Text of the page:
OKLAHOMA CITY (AP) -- Hundreds of pets were injured and displaced after the May 3, 1999, tornadoes that struck Oklahoma, and now an outline regarding their evacuation and treatment in future disasters is part of the state's disaster emergency plan, a state veterinarian said.
The Oklahoma Department of Agriculture, in conjunction with federal agriculture officials and the Oklahoma Veterinary Medical Association, developed the outline to better define the state's role in dealing with animals lost or injured during a disaster, said Carey Floyd, a veterinarian with the state Agriculture Department.
Plans are focused on developing similar guidelines at the county level, which Floyd called the most important part of the process.
"That's going to be our key, is getting the counties to do this," Floyd said. "They know who does what within the community."
Floyd said a September meeting is planned with Oklahoma's county emergency managers. She hopes they will establish county positions dealing only with disaster-stricken animals.
Meanwhile, the Oklahoma City Animal Shelter -- which found itself at the center of the animal recovery effort after the May 3 tornadoes -- has begun work on its disaster plan, said Dave Murdock, animal control manager.
The plan aims to assign responsibilities within that organization during a disaster, consolidate the recovery effort as well as to determine alternate sites to house displaced animals.
Such steps would have helped after the tornadoes, where only about a third of the more than 200 pets brought to the shelter after the storms were ever returned to their owners, said shelter volunteer Kim Schlittler.
"It was a mess," Schlittler said. "If anyone wants to see how not to handle (pets in) a disaster they need to look at Oklahoma City. And I hate to say that."
Schlittler worked a hot line after the tornadoes where people could call about lost or found pets. She cited difficulties in matching pets to descriptions given over the phone, the lack of a central evacuation site and an inability to effectively treat animals injured in the tornadoes.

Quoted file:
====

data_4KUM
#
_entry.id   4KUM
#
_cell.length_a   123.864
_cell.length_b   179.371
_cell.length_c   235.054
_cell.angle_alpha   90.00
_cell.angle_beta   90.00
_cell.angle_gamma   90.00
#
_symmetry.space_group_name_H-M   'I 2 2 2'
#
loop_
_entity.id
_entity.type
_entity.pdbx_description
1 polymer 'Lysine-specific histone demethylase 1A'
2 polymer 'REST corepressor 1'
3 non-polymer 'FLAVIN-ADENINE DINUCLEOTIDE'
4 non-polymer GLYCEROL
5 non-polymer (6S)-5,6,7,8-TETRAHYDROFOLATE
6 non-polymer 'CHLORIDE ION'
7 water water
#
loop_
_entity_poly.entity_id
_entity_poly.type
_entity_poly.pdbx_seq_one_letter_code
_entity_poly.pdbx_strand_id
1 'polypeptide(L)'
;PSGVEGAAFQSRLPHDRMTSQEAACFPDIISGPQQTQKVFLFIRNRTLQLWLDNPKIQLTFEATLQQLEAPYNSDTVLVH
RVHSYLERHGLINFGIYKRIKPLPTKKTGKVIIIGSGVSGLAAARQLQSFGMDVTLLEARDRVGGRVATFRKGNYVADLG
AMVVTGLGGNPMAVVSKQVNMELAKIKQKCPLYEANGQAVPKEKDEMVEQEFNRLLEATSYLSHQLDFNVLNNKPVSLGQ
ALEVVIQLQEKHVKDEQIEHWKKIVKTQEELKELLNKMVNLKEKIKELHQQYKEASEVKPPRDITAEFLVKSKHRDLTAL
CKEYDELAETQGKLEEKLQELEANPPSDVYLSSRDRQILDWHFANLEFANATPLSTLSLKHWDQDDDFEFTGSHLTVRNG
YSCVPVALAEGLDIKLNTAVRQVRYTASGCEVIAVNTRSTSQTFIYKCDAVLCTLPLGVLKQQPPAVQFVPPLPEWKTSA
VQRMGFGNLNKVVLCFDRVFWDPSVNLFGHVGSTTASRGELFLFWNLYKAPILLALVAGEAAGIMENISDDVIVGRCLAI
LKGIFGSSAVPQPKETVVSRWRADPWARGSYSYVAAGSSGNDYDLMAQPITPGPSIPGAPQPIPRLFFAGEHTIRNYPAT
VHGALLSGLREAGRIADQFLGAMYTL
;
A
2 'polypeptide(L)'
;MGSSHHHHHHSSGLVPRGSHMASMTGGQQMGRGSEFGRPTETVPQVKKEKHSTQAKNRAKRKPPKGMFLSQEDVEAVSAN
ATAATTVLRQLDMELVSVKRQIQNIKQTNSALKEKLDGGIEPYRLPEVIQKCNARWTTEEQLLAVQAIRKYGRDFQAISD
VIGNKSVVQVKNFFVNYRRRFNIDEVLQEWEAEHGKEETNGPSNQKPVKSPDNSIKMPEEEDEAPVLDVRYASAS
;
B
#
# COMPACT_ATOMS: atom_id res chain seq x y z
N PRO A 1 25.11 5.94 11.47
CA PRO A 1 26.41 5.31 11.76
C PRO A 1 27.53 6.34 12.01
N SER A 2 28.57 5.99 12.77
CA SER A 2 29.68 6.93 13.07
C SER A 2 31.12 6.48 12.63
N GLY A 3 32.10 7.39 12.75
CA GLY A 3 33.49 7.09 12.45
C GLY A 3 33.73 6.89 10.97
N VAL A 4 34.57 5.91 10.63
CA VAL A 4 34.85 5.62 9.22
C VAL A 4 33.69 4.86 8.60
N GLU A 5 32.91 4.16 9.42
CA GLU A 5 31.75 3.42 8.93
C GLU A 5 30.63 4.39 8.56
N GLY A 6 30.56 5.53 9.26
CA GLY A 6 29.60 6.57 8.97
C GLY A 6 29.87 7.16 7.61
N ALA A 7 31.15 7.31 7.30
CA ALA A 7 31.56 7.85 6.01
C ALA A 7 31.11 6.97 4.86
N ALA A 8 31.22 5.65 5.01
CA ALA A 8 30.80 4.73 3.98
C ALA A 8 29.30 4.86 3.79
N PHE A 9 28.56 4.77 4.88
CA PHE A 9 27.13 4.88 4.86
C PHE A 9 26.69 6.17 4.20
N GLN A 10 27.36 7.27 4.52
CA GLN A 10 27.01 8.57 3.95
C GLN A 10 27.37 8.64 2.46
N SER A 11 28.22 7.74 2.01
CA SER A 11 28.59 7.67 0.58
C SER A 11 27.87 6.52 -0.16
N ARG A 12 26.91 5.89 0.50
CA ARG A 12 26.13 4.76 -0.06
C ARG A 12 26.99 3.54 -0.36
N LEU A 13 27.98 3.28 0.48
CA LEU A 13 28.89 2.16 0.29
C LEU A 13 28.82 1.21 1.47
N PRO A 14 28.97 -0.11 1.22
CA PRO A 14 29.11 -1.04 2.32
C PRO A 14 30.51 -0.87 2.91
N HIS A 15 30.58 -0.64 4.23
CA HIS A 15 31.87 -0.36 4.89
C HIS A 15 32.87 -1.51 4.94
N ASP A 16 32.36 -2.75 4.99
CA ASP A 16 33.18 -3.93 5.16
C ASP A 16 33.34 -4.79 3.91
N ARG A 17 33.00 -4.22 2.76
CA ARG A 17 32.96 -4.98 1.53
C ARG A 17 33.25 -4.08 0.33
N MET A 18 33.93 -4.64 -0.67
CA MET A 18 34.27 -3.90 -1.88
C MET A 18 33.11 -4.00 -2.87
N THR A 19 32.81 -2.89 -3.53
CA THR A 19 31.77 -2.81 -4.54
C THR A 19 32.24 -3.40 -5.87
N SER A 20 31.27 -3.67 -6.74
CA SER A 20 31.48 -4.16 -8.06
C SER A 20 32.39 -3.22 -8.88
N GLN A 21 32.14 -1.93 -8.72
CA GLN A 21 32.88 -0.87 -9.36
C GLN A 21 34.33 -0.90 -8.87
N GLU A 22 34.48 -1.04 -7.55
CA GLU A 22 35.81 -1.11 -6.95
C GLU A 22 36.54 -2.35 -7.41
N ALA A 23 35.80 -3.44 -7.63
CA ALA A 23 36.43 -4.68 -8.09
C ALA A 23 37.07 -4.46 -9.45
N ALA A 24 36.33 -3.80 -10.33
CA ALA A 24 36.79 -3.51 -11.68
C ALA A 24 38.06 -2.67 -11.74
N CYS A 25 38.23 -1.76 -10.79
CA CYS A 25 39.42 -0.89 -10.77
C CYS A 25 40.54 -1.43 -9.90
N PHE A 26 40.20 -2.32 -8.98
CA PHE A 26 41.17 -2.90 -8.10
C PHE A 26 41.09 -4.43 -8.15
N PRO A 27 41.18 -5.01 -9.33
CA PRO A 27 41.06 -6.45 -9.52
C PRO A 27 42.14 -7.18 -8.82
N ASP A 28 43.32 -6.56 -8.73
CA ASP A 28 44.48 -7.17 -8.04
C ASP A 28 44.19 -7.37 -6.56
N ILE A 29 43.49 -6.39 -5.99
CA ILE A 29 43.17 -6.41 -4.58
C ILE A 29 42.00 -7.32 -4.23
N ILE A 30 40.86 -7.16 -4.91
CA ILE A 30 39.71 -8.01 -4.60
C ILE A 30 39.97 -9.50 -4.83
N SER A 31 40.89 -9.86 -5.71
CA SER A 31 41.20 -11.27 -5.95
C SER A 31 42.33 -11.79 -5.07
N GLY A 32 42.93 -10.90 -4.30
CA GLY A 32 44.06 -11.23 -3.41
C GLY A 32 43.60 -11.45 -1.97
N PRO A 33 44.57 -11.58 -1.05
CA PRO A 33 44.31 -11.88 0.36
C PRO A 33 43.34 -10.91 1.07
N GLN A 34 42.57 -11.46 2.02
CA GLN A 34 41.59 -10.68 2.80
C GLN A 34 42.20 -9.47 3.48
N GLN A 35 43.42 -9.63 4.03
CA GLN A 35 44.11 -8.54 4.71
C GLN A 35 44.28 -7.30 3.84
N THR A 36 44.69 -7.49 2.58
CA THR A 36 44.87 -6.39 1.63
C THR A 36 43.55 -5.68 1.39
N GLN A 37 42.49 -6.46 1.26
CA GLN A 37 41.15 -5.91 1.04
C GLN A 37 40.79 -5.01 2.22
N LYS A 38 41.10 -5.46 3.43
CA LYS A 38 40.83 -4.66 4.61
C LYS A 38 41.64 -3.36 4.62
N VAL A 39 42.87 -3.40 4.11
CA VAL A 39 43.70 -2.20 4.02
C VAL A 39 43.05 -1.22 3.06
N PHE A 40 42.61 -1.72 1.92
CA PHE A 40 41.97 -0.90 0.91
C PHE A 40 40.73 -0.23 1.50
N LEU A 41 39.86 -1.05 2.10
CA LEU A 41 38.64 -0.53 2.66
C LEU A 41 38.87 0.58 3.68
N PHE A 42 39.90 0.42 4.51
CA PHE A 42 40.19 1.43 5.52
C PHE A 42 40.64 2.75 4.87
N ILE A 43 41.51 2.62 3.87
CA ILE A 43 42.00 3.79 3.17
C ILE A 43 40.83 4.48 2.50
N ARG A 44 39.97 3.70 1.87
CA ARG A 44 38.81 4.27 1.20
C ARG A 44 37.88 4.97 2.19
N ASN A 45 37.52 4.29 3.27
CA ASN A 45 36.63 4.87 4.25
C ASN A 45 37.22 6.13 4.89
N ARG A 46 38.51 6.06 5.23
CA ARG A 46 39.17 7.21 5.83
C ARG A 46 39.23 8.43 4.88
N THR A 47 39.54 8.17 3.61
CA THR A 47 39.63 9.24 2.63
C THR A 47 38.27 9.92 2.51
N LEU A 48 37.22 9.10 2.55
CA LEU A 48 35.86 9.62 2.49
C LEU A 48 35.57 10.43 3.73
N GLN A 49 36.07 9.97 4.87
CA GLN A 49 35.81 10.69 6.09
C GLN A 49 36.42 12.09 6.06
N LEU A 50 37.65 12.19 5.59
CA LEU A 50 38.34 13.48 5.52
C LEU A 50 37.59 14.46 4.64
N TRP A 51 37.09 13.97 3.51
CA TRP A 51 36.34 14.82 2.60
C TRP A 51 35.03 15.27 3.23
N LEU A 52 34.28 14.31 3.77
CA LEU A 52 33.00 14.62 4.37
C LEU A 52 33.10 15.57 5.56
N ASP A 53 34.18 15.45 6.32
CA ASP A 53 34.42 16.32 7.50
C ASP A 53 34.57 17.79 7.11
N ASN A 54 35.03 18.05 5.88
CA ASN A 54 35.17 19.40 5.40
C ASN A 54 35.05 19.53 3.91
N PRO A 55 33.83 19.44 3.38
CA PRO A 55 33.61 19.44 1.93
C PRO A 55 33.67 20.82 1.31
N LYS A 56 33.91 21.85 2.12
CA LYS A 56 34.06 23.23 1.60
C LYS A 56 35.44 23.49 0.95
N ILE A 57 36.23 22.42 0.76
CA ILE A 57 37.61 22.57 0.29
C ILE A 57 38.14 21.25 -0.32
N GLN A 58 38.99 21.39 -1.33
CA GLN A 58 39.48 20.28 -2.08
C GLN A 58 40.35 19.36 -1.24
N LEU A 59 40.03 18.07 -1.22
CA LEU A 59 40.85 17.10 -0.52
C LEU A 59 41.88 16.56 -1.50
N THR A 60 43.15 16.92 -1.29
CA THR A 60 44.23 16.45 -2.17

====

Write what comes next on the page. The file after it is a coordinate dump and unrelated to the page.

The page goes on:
After the disaster, pets were housed in veterinary clinics and even homes throughout the Oklahoma City area, making some relocation efforts all but impossible, Schlittler said.
Taking the state's plan to the county level would establish better coordination among veterinary offices and animal shelters, hopefully making it easier for people to find lost pets, said Dr.
John Otto, a Norman veterinarian.
"It's going to be a coordinated effort and there's going to be a lot more dialogue," Otto said. "Before everyone was operating like an island without a great deal of communication. We're going to try and dispense that better."
Otto visited the Oklahoma City Animal Shelter in the weeks after the tornadoes and found animals in cramped conditions, suffering from kennel cough, diarrhea and pneumonia.
He said the approximately 130 pets that weren't claimed were moved into foster homes about three weeks after the tornadoes, where many remain.
Despite the hardships in the effort, Otto said he thought the shelter responded "reasonably well" to the disaster.
"It's so hard because you have so many animals displaced and you just can't fully prepare for that," Otto said.
Floyd acknowledged a better job should have been done following the tornadoes, including having a single phone number to call for lost pets and having a list of pet foster homes in place.
But she defended the efforts of animal welfare officials after the tornadoes and vowed they would be better prepared for such an emergency in the future.
"Until you get in the middle of it, you just never know," she said.